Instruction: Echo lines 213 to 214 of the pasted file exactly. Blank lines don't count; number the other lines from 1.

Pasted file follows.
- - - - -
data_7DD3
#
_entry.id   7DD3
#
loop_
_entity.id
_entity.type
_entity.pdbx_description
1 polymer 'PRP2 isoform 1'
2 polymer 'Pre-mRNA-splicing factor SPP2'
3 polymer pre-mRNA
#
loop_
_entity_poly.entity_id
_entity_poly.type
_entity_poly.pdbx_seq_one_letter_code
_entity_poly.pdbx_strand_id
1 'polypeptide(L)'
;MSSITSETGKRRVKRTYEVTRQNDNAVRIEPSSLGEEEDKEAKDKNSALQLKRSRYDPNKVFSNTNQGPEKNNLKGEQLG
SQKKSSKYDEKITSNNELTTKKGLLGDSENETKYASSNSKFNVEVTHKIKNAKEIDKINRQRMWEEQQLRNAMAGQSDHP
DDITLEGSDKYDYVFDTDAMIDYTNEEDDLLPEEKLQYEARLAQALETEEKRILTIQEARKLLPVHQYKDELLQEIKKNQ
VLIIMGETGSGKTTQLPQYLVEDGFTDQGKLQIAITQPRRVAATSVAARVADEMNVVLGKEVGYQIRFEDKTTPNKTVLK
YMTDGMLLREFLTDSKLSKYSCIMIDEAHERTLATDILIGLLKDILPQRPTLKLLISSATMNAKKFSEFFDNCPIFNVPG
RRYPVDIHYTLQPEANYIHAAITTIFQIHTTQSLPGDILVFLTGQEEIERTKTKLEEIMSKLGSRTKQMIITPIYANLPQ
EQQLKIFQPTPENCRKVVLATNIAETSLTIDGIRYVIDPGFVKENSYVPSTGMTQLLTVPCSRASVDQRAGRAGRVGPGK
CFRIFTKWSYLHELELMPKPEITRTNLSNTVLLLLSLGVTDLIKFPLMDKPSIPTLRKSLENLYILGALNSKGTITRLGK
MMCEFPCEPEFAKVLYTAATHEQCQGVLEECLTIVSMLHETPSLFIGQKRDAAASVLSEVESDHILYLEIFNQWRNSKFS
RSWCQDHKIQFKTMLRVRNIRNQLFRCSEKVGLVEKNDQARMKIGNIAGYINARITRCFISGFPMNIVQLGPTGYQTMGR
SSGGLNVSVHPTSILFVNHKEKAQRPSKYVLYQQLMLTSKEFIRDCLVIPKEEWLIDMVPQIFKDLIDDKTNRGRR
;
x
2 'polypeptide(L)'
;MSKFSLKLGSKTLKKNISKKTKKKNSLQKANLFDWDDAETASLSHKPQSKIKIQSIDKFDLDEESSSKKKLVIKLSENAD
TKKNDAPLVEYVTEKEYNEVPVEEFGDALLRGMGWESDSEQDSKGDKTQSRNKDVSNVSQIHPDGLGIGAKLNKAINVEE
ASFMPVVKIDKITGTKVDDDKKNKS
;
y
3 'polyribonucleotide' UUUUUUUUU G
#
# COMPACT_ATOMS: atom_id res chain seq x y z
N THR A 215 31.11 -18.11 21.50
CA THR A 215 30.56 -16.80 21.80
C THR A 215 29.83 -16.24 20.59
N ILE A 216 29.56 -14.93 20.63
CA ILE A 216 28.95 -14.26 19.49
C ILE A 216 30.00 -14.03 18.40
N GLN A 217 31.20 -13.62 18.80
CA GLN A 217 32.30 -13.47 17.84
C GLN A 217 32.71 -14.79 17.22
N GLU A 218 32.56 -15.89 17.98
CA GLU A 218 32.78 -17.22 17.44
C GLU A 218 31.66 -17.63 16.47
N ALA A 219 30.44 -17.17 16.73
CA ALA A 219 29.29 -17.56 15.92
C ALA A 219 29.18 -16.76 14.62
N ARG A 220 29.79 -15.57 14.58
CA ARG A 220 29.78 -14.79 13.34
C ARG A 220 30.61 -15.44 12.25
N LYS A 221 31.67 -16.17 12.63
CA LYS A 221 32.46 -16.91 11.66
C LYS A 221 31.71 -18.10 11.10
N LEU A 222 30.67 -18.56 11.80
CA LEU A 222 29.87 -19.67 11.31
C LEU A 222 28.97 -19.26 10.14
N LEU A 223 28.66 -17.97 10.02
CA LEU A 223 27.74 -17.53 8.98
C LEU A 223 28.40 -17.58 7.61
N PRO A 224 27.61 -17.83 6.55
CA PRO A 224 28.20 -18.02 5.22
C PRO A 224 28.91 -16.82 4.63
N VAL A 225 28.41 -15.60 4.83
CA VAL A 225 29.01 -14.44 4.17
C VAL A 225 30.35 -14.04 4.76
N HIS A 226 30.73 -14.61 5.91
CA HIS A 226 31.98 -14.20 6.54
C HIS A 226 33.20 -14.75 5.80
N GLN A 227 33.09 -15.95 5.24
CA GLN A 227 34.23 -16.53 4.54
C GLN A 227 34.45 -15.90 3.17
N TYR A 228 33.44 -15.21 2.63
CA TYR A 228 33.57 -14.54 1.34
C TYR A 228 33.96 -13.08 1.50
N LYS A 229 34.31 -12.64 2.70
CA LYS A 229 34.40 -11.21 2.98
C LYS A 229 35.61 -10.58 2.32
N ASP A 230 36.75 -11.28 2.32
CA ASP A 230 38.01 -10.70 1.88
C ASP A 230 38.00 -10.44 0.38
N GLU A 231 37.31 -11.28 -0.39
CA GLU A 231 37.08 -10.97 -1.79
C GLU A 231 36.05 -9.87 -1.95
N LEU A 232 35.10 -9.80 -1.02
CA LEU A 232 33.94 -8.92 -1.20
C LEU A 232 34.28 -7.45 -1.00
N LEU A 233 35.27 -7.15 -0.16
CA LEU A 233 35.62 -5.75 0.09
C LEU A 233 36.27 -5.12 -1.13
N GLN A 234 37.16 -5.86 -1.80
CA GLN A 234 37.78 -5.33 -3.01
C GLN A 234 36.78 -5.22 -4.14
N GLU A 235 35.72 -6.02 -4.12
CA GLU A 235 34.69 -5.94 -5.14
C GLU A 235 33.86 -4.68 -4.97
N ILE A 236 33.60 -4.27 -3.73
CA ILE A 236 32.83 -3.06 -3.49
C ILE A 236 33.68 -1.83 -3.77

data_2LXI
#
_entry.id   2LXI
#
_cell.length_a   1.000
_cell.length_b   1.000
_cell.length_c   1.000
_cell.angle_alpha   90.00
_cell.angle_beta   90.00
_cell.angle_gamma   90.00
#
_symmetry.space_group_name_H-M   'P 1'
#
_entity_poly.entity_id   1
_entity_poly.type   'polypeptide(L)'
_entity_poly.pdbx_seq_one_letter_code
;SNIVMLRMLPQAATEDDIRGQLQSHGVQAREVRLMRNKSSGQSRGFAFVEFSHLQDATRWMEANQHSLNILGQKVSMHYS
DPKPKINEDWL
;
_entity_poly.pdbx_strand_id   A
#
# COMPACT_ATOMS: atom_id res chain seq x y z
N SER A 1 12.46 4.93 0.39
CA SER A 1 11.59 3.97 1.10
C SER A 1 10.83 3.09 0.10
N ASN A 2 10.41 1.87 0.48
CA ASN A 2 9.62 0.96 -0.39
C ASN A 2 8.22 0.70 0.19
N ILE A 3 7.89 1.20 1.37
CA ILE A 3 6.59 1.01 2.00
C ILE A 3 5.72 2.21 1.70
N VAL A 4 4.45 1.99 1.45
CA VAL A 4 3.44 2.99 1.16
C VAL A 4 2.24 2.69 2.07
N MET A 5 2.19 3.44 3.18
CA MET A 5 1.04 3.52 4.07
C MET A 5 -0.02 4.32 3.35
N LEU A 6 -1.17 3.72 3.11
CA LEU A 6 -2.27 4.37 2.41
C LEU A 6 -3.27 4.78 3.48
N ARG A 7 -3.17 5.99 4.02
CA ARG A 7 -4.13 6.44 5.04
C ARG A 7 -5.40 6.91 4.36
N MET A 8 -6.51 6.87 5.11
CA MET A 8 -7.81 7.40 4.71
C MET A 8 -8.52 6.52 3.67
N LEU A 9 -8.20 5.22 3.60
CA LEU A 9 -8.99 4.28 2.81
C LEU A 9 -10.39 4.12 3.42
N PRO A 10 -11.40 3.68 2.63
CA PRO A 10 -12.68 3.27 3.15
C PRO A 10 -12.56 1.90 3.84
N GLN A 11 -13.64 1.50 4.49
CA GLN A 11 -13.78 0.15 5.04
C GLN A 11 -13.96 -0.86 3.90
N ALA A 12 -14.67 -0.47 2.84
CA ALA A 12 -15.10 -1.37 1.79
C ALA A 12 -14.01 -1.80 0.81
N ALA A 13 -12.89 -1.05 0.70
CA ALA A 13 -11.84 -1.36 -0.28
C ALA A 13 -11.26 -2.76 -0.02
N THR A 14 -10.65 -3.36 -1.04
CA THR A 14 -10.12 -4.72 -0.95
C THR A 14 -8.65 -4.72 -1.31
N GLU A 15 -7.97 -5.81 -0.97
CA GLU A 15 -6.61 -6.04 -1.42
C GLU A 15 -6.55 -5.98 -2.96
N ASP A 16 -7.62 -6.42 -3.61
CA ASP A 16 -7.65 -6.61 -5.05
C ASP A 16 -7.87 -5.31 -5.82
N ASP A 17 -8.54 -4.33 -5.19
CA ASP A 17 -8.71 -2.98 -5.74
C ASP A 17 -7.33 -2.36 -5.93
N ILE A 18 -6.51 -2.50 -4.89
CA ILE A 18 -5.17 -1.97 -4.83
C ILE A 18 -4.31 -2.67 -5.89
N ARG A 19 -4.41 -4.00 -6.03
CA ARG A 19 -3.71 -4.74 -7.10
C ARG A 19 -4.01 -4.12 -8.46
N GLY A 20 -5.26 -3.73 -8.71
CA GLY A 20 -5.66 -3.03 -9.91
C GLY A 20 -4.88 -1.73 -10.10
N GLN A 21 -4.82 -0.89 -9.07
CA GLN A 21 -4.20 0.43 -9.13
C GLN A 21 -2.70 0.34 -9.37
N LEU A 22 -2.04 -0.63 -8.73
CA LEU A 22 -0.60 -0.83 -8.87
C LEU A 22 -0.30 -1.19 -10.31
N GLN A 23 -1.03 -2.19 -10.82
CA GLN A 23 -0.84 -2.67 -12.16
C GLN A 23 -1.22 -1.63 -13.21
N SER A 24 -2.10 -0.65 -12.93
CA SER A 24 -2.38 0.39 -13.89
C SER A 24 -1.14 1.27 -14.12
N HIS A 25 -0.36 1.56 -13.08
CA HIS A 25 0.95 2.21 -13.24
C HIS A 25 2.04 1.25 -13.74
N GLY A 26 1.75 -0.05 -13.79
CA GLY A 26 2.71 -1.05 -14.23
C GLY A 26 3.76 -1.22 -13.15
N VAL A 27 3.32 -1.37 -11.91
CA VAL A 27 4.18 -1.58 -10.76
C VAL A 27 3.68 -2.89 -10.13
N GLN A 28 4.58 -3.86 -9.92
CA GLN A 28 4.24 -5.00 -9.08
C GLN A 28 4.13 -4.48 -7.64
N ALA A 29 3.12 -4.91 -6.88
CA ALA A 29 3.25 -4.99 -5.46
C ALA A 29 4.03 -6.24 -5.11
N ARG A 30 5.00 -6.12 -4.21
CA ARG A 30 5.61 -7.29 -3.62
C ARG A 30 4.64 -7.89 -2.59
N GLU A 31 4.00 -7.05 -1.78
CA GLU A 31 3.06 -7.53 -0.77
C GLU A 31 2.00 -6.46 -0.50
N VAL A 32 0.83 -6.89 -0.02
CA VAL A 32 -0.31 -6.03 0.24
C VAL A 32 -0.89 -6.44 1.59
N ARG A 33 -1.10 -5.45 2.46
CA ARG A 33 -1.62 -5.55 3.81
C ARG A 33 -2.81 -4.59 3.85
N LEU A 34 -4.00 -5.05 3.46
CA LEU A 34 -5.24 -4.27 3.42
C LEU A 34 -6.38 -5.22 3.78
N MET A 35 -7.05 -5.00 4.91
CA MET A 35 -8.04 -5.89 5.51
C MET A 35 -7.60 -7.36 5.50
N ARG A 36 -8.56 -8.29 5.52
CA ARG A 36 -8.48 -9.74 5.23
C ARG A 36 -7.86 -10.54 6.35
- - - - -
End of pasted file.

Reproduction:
N ALA A 29 3.12 -4.91 -6.88
CA ALA A 29 3.25 -4.99 -5.46